Growing nonmedical prescription opioid analgesic use among suburban and rural Whites has changed the public's perception of the nature of opioid addiction, and of appropriate interventions. Opioid addiction has been recast as a biological disorder in which patients are victims of their neurotransmitters and opioid prescribers are irresponsible purveyors of dangerous substances requiring controls. This framing has led to a different set of policy responses than the "War on Drugs" that has focused on heroin trade in poor urban communities; in response to prescription opioid addiction, prescription drug monitoring programs and tamper-resistant opioid formulations have arisen as primary interventions in place of law enforcement. Through the analysis of preliminary findings from interviews with physicians who are certified to manage opioid addiction with the opioid pharmaceutical buprenorphine, we argue that an increase in prescriber monitoring has shifted the focus from addicted people to prescribers as a threat, paradoxically driving users to illicit markets and constricting their access to pharmaceutical treatment for opioid addiction. Prescriber monitoring is also altering clinical cultures of care, as general physicians respond to heightened surveillance and the psychosocial complexities of treating addiction with either rejection of opioid dependent patients, or with resourceful attempts to create support systems for their treatment where none exists.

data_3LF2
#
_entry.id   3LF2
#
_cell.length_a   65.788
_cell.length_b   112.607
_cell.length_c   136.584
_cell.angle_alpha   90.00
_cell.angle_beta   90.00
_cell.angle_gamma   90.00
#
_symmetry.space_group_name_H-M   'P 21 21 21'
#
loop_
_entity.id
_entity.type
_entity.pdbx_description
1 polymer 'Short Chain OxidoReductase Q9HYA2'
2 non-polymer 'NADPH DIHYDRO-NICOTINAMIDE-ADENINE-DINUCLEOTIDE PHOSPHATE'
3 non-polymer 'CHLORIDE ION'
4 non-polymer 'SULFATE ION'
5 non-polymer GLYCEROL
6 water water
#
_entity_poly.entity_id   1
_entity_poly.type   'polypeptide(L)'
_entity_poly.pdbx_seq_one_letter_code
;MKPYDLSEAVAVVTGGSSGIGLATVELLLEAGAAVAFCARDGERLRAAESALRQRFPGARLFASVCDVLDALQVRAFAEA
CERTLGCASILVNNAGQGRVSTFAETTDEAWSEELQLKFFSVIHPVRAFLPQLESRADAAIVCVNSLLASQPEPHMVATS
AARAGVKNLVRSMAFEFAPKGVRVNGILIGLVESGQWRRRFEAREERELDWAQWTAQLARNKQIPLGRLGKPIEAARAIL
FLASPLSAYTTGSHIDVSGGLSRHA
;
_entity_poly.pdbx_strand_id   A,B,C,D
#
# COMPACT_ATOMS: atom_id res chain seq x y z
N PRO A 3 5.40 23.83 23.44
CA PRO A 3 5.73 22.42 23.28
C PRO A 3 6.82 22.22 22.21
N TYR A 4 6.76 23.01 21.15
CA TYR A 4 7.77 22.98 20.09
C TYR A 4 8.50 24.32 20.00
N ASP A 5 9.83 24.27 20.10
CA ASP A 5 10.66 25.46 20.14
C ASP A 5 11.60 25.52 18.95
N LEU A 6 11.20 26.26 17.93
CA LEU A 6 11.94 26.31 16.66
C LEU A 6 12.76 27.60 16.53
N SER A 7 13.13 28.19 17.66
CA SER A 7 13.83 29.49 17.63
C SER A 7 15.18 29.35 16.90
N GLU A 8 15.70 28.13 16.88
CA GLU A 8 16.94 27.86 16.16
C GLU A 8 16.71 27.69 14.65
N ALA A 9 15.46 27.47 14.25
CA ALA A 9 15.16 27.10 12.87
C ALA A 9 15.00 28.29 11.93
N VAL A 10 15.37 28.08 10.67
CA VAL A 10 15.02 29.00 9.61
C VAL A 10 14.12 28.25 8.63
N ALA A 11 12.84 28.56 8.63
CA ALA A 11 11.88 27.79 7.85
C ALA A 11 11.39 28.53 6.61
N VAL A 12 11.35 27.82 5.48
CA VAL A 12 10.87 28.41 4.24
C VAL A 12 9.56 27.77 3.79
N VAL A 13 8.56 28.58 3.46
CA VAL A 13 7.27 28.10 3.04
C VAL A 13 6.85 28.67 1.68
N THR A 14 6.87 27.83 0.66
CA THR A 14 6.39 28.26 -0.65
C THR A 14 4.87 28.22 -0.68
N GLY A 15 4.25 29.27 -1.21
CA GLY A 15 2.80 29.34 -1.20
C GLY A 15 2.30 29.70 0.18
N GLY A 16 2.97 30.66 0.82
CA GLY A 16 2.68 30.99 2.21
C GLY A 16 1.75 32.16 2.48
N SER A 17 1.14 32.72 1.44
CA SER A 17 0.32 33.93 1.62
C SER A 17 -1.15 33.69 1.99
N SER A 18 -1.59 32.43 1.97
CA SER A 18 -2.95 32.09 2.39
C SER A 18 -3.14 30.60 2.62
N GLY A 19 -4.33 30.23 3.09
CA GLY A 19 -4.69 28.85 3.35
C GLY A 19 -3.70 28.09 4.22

Keywords: buprenorphine; opioid maintenance treatment; prescription monitoring programs.
© The Author(s) 2016.